Scott and Gayla Congdon
Parents of 2005 Kicker Recruit
Jordan Congdon is one of the members of the 2005 recruiting class and is the 2005 Parade All-American kicker. He is the son of Scott and Gayla Congdon from San Diego, CA. This interview with Scott and Gayla was done on March 7, 2005 by David Max.
Picture taken at the National Football Foundation and College Hall of Fame banquet on March 18, 2005 where Jordan received the Outstanding Player, Offense.
DM: Are you originally from San Diego?
Scott: Well, I am. My Dad was a Naval officer and so we bounced around every three years but I was here for part of my elementary school, finished high school, my parents settled and retired here and we consider San Diego definitely home.
DM: How about you, Gayla?
Gayla: I grew up right on the Texas, New Mexico border. My dad worked in Seminole, Texas and we lived close to Odessa, Texas and we also lived in New Mexico. My dad actually still lives back there in an area they call the Permian Basin.
DM: What do you do for a living?
Scott: We both run a non-profit organization called Amor Ministries, that we actually started in college and we bring about 24,000 high school and college and adults into Mexico for a week at a time and are building about 1,200 homes for the poor in Mexico a year.
DM: When did you start doing this?
Scott: In 1980
Gayla: It's our 25th anniversary this year. We're bringing about 10,000 kids to build houses over Spring Break. Scott and I started as college kids - I lived in Mexico in an orphanage after I got out of college and he came down with a group from his university and we just felt compelled to do that. Jordan has led several groups and we think one of his dreams would be that he could either bring the team or at least some members of the team down to Mexico to build the houses. About 15 students can build a house in four days.
DM: That's the purpose of the trip for the week, kind of like Habitat for Humanity in Mexico?
Scott: We're more closely associated with the Church. Habitat really does affordable housing. It's local housing but it's affordable. We do housing for people who would never be able to buy a house. They have to purchase the land, but we really work with the poorest of the poor. We're taking people out of cardboard shacks and tarps and makeshift housing. It's still really incredible to think after 25 years, 4-1/2 million people in Mexico are without adequate shelter. To have 10,000 participants over spring break is pretty amazing to us.
DM: How big is the organization? How many people?
Scott: We have 44 people on staff, including Gayla and I.
DM: Let's talk about Jordan for a little bit. When did Jordan become a kicker?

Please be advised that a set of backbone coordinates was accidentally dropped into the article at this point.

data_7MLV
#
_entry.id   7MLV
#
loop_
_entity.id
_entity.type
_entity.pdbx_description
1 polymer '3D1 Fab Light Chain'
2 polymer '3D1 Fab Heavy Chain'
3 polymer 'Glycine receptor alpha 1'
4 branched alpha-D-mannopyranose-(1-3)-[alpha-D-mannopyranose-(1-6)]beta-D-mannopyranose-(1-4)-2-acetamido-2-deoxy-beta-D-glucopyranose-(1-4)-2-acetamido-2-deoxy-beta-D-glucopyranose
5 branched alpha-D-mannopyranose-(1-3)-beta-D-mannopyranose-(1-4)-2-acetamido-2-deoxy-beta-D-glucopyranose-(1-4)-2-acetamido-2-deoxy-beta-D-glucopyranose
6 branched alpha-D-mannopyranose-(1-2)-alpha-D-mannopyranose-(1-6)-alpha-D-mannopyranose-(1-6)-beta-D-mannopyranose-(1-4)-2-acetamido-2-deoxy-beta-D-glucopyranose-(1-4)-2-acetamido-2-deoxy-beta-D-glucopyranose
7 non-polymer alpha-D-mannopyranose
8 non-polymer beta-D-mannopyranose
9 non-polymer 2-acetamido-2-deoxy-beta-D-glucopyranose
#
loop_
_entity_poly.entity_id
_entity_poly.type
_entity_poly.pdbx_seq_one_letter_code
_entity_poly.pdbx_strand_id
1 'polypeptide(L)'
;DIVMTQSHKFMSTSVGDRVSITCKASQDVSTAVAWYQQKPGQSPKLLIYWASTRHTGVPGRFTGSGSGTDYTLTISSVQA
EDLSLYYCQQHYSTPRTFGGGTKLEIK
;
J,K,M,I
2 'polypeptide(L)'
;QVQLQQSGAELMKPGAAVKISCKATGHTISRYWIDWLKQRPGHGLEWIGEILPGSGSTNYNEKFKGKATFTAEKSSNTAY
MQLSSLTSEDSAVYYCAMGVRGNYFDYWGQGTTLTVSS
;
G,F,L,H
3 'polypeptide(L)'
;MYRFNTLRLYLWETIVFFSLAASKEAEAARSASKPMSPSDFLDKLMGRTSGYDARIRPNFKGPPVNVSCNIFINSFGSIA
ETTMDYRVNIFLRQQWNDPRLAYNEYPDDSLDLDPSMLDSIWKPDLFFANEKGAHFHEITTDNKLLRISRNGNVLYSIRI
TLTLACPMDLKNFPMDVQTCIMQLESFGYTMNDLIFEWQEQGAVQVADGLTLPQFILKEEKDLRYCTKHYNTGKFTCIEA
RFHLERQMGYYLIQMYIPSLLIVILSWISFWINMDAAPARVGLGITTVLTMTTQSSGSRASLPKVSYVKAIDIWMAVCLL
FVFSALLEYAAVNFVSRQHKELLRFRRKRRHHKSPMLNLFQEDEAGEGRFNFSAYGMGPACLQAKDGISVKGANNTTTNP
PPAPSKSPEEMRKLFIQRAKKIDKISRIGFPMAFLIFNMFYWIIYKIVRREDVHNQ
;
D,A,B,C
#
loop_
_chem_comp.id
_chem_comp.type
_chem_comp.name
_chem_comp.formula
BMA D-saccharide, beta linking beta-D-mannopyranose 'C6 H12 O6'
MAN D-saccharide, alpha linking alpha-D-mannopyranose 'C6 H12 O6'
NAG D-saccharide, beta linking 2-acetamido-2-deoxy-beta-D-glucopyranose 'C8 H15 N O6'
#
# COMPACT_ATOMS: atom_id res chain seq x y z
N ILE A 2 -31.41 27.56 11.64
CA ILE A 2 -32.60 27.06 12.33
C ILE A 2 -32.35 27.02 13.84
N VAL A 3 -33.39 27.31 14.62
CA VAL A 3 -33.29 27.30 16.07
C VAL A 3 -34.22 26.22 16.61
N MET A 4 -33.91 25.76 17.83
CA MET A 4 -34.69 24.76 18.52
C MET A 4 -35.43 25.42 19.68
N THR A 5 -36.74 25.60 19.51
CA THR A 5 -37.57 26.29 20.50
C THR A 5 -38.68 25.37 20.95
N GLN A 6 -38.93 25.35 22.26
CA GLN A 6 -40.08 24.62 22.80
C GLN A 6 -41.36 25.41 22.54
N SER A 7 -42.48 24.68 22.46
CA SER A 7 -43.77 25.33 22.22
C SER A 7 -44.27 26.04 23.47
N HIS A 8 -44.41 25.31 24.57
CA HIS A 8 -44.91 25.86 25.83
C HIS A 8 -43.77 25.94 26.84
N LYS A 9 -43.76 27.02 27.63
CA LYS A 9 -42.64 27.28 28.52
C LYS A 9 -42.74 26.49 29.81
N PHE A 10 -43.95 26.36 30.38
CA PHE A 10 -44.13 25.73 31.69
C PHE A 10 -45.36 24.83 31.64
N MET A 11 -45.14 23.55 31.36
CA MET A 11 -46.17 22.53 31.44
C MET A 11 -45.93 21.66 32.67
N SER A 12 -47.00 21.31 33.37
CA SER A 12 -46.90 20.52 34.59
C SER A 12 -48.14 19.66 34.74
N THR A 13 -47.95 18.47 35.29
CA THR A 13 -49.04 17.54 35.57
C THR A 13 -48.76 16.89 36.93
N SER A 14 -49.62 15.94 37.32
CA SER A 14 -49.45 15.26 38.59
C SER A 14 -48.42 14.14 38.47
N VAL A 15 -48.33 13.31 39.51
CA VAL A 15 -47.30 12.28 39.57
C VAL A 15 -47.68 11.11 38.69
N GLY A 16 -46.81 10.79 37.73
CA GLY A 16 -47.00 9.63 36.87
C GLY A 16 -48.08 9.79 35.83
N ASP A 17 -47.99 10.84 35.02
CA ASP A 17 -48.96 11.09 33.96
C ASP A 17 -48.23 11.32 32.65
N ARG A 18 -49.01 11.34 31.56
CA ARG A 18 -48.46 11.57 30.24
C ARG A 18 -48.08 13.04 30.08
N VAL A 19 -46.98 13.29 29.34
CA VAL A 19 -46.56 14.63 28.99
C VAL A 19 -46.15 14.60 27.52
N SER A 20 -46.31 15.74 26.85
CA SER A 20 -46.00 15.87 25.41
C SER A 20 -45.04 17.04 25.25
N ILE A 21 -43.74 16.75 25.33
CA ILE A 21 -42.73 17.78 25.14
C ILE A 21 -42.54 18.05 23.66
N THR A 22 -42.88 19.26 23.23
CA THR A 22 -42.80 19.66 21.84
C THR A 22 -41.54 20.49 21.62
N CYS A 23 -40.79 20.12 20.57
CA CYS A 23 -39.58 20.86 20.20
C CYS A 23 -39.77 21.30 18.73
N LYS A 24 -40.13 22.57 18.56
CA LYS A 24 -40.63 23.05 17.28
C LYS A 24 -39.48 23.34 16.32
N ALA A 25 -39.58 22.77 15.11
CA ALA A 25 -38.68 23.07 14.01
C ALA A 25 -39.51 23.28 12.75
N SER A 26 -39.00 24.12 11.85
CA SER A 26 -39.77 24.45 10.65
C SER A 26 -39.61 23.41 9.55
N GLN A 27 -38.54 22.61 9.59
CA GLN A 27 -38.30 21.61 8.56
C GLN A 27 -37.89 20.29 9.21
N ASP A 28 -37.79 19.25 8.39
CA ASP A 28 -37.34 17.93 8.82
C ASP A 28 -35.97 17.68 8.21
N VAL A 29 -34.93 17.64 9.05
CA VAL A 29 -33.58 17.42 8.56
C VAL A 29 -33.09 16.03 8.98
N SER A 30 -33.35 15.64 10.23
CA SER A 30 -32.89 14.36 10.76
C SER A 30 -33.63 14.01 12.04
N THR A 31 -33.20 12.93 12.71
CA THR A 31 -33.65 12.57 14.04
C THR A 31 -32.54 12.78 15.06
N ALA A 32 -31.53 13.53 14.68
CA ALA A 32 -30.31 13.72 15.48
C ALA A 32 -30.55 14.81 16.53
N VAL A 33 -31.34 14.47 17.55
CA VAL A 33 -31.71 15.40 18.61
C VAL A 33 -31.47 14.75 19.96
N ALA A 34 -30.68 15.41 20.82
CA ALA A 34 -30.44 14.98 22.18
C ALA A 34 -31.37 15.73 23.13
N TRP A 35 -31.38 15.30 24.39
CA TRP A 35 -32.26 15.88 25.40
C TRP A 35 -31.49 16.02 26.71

Gayla: When he was ten years old he talked all of our family and friends into getting him footballs for Christmas. Jordan was a soccer player and he had a really strong leg and honestly, he looked at our family and realized there's nobody here over six feet so he told us that he wanted to kick. Well, I just happened to meet John Carney at a Christian youth convention and I talked to him about Jordan kicking and he asked how old was Jordan. I said he's ten and John said he shouldn't kick right now. His body is not developed for that repetitiveness but when he's in 8th Grade, that's a great time, so keep him in soccer. So I told Jordan he had to wait until he was in 8th Grade. The summer before 8th Grade, Jordan went on the Internet and found a kicking school at the University of Nevada, Reno, the Pelfrey Kicking School. So he and I flew to the University of Nevada, Reno that summer for two days to work with the Pelfreys in a private lesson and they said, "Can he kick?" And I said, "Well I don't know. I know he wants to." The University of Nevada, Reno coach, it was in August and their team was already out practicing and the coach came over to me and said, "Is that your kid? Get him off the field." And I said, "Okay I'll get him off the field. I'm sorry. I thought it was okay that we're here." He starts laughing and said, "I'm just giving you a hard time. Our football team is making fun of our kicker because they said that little 8th Grader is kicking further field goals than you do." He was the freshman kicker at Saint Augustine High School and that year he kicked a 40-yard field goal and the next year they put him up on varsity. He just kind of figured out that he was accurate with his kicking and wanted to do it and he loved it. We never had to say, you have to go kicking, like you have to practice the piano. He was always begging his Dad to take him to the field so he could kick. He's always been that way. The summer after his 9th grade year they told him he had to compete against this other kid to win the job and he just worked harder and that's really always been our take on him. He will at least work as hard as the other guy, but mostly he'll outwork them.